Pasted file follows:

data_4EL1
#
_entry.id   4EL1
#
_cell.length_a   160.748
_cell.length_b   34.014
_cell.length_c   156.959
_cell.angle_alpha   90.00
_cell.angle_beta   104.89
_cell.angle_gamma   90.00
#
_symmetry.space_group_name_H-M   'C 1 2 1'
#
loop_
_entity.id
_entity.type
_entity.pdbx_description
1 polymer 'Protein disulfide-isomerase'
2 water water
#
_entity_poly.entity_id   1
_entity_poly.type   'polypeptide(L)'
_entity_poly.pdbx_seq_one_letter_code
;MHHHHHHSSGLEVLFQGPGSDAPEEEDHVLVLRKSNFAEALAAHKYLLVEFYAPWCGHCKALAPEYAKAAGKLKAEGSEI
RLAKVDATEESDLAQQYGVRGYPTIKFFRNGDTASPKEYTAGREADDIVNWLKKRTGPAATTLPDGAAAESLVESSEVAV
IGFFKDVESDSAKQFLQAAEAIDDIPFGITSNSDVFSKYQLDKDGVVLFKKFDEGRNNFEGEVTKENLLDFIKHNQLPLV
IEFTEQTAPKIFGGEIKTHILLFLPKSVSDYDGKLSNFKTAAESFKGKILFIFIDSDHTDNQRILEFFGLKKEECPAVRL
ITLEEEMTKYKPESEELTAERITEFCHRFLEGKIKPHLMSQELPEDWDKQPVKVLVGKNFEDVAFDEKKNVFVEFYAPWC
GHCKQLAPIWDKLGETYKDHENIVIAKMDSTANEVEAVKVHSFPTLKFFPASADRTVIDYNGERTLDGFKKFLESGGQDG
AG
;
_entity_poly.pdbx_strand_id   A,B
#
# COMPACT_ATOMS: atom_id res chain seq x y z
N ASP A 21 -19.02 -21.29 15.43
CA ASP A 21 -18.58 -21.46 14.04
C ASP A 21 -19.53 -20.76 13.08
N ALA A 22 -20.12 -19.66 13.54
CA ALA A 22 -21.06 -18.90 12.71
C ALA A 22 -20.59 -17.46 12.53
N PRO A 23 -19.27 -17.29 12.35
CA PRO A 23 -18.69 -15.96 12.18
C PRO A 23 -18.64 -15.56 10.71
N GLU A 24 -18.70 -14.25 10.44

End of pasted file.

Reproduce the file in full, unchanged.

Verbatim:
data_4EL1
#
_entry.id   4EL1
#
_cell.length_a   160.748
_cell.length_b   34.014
_cell.length_c   156.959
_cell.angle_alpha   90.00
_cell.angle_beta   104.89
_cell.angle_gamma   90.00
#
_symmetry.space_group_name_H-M   'C 1 2 1'
#
loop_
_entity.id
_entity.type
_entity.pdbx_description
1 polymer 'Protein disulfide-isomerase'
2 water water
#
_entity_poly.entity_id   1
_entity_poly.type   'polypeptide(L)'
_entity_poly.pdbx_seq_one_letter_code
;MHHHHHHSSGLEVLFQGPGSDAPEEEDHVLVLRKSNFAEALAAHKYLLVEFYAPWCGHCKALAPEYAKAAGKLKAEGSEI
RLAKVDATEESDLAQQYGVRGYPTIKFFRNGDTASPKEYTAGREADDIVNWLKKRTGPAATTLPDGAAAESLVESSEVAV
IGFFKDVESDSAKQFLQAAEAIDDIPFGITSNSDVFSKYQLDKDGVVLFKKFDEGRNNFEGEVTKENLLDFIKHNQLPLV
IEFTEQTAPKIFGGEIKTHILLFLPKSVSDYDGKLSNFKTAAESFKGKILFIFIDSDHTDNQRILEFFGLKKEECPAVRL
ITLEEEMTKYKPESEELTAERITEFCHRFLEGKIKPHLMSQELPEDWDKQPVKVLVGKNFEDVAFDEKKNVFVEFYAPWC
GHCKQLAPIWDKLGETYKDHENIVIAKMDSTANEVEAVKVHSFPTLKFFPASADRTVIDYNGERTLDGFKKFLESGGQDG
AG
;
_entity_poly.pdbx_strand_id   A,B
#
# COMPACT_ATOMS: atom_id res chain seq x y z
N ASP A 21 -19.02 -21.29 15.43
CA ASP A 21 -18.58 -21.46 14.04
C ASP A 21 -19.53 -20.76 13.08
N ALA A 22 -20.12 -19.66 13.54
CA ALA A 22 -21.06 -18.90 12.71
C ALA A 22 -20.59 -17.46 12.53
N PRO A 23 -19.27 -17.29 12.35
CA PRO A 23 -18.69 -15.96 12.18
C PRO A 23 -18.64 -15.56 10.71
N GLU A 24 -18.70 -14.25 10.44